101 Basic Italian Phrases For Every Situation

101 Basic Italian Phrases For Every Situation

What do you think of the Italian language?

Beautiful, right?

Not only is the language beautiful and passionate, it is also easy to learn. Many say that Italian is one of the easiest languages to learn.

And have you started learning Italian?

If not, we have something that will make you wish you haven’t started earlier.

In the following lines, we give you 101 basic Italian phrases Italian students should know and use in every situation.

Either way, this post will be useful because, in the end, you can find a free PDF file with all the 101 Basic Italian Phrases in one place. Download it to your device and have the list with you anywhere you go.

101 Basic Italian Phrases to Use in Different Situations and in Everyday Conversations

Greetings 

Salutations are perhaps the most essential phrases any language learner has to know, from beginners to advanced ones. When you want to start a conversation or to ask for help, the first thing you have to do is to greet a person. You’ve surely heard of the famous salutation ‘Ciao.’ But it isn’t the only one. 

Here are the other, common Italian greetings you need to know.

  • Ciao! – Hello/Goodbye
  • Salve! – Hello
  • Buongiorno – Good morning/ afternoon
  • Buon pomeriggio – Good afternoon
  • Buonasera – Good evening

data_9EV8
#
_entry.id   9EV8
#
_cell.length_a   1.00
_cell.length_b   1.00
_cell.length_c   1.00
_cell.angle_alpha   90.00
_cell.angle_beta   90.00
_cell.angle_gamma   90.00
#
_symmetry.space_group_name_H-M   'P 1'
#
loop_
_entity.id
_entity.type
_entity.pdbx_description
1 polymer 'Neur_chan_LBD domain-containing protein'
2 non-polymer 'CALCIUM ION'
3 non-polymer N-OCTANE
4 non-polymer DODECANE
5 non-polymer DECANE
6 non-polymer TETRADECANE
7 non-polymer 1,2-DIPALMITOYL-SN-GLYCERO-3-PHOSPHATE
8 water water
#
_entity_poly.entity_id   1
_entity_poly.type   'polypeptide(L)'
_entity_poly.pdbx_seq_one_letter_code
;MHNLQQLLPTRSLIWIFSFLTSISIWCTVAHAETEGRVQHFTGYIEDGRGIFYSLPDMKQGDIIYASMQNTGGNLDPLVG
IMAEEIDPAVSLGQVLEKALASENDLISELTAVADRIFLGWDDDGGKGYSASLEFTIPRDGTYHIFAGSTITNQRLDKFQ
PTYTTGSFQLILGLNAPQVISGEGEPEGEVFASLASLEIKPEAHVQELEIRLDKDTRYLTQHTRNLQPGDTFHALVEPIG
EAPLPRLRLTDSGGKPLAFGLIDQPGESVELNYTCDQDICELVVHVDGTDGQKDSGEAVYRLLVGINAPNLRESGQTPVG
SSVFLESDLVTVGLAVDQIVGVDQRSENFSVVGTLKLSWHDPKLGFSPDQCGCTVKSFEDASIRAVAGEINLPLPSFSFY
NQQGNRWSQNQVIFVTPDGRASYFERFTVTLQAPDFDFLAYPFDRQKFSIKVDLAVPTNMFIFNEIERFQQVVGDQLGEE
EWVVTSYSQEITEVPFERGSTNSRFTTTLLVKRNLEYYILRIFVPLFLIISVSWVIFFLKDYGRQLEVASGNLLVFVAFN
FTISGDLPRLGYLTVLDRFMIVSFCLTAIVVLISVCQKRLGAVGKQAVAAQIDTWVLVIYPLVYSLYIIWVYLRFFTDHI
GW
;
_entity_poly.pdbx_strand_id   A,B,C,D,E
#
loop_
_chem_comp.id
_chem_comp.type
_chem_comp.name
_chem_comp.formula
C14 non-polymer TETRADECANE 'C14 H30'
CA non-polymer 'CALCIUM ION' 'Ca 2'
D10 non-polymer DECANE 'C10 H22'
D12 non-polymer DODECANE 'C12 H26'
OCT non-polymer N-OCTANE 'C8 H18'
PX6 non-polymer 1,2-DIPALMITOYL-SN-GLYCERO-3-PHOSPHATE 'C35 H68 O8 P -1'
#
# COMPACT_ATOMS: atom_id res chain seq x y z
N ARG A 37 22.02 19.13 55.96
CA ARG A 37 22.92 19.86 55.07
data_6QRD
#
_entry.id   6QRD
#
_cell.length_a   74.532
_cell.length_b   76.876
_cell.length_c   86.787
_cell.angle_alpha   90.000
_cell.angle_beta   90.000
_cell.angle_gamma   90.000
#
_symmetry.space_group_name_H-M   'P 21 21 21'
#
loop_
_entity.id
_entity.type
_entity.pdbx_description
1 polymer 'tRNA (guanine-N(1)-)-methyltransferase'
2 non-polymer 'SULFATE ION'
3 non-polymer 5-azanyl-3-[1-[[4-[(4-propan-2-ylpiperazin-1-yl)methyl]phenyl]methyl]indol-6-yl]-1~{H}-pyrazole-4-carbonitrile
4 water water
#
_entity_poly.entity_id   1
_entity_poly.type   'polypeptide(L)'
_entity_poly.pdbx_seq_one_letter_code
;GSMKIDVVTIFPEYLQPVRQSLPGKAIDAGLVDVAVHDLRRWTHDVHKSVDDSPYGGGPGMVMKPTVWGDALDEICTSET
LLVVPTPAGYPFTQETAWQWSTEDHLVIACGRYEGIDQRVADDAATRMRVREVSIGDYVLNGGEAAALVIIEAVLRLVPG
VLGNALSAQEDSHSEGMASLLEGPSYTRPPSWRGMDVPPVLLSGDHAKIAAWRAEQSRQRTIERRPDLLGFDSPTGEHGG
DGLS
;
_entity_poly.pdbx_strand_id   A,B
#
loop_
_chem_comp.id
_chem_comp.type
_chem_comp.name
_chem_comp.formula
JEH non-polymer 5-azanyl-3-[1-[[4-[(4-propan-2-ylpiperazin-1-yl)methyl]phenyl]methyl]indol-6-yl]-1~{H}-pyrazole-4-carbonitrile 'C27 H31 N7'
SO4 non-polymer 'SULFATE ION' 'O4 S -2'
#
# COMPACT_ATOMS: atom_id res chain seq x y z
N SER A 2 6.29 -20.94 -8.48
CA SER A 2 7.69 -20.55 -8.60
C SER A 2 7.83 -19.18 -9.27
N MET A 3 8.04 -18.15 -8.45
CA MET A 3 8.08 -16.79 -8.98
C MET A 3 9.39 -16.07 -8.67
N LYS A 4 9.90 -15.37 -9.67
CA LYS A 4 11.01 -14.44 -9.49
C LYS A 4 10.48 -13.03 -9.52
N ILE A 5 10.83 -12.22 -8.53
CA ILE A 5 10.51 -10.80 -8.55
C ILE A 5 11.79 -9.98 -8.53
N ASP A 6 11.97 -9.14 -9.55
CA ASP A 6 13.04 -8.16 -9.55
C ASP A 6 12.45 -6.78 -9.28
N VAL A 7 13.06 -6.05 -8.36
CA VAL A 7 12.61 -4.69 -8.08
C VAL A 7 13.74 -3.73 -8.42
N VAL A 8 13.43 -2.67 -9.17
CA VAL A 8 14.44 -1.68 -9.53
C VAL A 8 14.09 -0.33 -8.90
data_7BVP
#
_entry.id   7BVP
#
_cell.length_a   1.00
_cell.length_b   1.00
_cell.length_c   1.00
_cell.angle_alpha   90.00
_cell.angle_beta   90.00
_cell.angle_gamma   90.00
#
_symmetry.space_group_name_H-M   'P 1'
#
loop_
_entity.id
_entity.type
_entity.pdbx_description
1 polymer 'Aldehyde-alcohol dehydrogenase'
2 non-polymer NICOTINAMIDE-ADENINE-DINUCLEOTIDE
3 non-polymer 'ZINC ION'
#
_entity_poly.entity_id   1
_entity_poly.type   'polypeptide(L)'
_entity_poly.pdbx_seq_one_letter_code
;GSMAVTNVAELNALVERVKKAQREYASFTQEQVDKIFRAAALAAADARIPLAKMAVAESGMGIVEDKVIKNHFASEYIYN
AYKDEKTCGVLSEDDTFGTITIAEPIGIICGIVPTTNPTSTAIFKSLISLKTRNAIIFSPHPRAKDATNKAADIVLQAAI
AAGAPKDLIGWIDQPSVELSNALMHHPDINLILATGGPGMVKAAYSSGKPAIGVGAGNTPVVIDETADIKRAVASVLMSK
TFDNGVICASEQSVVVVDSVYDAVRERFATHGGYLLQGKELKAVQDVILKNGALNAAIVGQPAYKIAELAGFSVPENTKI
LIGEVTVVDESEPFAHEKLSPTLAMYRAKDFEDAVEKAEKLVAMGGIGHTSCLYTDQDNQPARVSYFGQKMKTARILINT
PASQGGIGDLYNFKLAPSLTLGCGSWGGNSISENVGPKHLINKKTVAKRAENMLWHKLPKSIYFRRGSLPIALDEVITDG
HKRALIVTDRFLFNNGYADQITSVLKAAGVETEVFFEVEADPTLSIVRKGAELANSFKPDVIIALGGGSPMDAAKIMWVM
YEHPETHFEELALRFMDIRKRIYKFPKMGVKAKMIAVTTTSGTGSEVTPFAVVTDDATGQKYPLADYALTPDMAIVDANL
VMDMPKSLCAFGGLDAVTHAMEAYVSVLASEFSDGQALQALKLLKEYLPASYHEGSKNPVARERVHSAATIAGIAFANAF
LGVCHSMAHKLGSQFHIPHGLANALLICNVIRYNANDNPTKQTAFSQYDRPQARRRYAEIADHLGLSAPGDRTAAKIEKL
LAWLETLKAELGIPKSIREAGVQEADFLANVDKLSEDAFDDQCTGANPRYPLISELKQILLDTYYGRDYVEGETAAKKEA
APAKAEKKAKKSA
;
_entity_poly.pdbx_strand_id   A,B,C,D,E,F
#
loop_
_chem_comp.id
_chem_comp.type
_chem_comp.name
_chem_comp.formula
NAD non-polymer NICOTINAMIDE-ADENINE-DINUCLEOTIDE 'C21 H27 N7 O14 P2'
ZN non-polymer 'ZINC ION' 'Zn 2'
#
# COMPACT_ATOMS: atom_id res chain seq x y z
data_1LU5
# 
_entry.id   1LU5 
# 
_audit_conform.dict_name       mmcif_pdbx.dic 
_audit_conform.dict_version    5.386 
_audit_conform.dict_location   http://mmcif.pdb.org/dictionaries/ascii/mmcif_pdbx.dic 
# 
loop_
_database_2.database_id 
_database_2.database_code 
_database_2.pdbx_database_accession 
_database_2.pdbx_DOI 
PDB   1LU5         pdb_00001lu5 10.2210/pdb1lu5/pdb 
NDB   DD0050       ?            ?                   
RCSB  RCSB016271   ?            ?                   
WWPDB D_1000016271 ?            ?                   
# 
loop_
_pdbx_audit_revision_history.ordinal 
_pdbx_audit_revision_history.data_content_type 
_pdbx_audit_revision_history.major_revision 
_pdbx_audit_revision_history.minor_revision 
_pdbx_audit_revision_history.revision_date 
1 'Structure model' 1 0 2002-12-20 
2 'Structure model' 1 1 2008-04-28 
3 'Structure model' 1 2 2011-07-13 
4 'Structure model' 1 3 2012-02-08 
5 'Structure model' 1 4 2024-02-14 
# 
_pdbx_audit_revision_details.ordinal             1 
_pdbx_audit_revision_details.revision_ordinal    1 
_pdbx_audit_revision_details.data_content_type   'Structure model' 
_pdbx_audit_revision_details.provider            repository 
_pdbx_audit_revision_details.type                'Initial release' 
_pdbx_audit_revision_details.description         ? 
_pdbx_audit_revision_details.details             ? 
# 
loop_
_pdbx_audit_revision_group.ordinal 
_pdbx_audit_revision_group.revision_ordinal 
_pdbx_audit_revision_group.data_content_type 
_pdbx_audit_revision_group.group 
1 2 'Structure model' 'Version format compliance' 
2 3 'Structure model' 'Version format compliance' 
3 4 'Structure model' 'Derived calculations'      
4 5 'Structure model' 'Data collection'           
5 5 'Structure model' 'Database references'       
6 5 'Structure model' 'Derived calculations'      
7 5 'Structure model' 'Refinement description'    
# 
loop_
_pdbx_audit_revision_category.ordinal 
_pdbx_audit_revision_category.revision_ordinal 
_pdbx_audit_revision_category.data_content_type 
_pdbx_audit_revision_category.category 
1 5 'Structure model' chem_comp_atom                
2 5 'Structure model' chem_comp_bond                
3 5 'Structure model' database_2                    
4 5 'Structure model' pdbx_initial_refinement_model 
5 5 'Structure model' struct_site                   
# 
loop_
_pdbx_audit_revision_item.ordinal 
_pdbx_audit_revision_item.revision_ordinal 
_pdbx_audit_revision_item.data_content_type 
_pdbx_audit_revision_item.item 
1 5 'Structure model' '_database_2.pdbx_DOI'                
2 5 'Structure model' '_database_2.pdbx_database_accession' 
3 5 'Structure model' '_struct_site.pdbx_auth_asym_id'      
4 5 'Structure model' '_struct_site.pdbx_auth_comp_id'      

• Buonanotte – Good night

Please note that greetings during a particular part of the day slightly differ from English. The ‘Buongiorno’ phrase means both ‘Good morning’ and ‘Good afternoon.’ It is used in the morning until after lunch. ‘Buon pomeriggio’ is used only in the afternoon, after lunch, and therefore it means ‘Good afternoon’ only.

As for ‘Buonasera,’ the meaning and usage are clear. It is used to salute people in the evening. The English equivalent is ‘Good evening.’

  • Che piacere vederti!-  How nice it is to see you!
  • Salve, come va? – Hello, how are you?

Even though these phrases are part of salutations, people mainly use them when they already know the person. In these greetings, you have the part that helps you not only to salute but also to start a casual conversation.

Introduction

After you salute your speaker, it is polite to introduce yourself by telling your name, asking for his, or asking where he is from.

Luckily for you, the introduction phrases in Italian are quite easy to learn, do take a lot at them in the following lines.

  • Come ti chiami? – What’s your name? 
  • Come si chiama? – What’s your name? 

As you see, these two phrases are almost the same. The only difference is that the first one is used informally, among close friends and family members, while the second one is used in formal situations.